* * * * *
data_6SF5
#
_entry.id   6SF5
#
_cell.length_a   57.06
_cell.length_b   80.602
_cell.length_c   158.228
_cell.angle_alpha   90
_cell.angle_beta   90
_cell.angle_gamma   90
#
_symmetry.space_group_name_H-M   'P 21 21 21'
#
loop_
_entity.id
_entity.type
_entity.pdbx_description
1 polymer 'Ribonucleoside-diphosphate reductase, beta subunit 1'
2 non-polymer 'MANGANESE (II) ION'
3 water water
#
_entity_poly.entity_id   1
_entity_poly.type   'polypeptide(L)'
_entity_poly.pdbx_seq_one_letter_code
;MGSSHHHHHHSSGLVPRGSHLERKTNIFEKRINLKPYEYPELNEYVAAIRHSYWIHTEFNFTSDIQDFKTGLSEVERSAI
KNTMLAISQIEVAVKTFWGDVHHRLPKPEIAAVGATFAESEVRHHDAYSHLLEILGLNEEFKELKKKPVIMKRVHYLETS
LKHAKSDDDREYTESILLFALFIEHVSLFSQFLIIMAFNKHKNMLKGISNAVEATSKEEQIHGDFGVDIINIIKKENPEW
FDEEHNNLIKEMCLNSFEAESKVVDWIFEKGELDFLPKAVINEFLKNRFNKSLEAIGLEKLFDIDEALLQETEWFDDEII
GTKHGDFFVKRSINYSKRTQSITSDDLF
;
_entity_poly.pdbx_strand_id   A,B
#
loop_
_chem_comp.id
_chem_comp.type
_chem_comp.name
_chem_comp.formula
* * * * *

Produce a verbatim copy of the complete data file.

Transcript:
data_6SF5
#
_entry.id   6SF5
#
_cell.length_a   57.06
_cell.length_b   80.602
_cell.length_c   158.228
_cell.angle_alpha   90
_cell.angle_beta   90
_cell.angle_gamma   90
#
_symmetry.space_group_name_H-M   'P 21 21 21'
#
loop_
_entity.id
_entity.type
_entity.pdbx_description
1 polymer 'Ribonucleoside-diphosphate reductase, beta subunit 1'
2 non-polymer 'MANGANESE (II) ION'
3 water water
#
_entity_poly.entity_id   1
_entity_poly.type   'polypeptide(L)'
_entity_poly.pdbx_seq_one_letter_code
;MGSSHHHHHHSSGLVPRGSHLERKTNIFEKRINLKPYEYPELNEYVAAIRHSYWIHTEFNFTSDIQDFKTGLSEVERSAI
KNTMLAISQIEVAVKTFWGDVHHRLPKPEIAAVGATFAESEVRHHDAYSHLLEILGLNEEFKELKKKPVIMKRVHYLETS
LKHAKSDDDREYTESILLFALFIEHVSLFSQFLIIMAFNKHKNMLKGISNAVEATSKEEQIHGDFGVDIINIIKKENPEW
FDEEHNNLIKEMCLNSFEAESKVVDWIFEKGELDFLPKAVINEFLKNRFNKSLEAIGLEKLFDIDEALLQETEWFDDEII
GTKHGDFFVKRSINYSKRTQSITSDDLF
;
_entity_poly.pdbx_strand_id   A,B
#
loop_
_chem_comp.id
_chem_comp.type
_chem_comp.name
_chem_comp.formula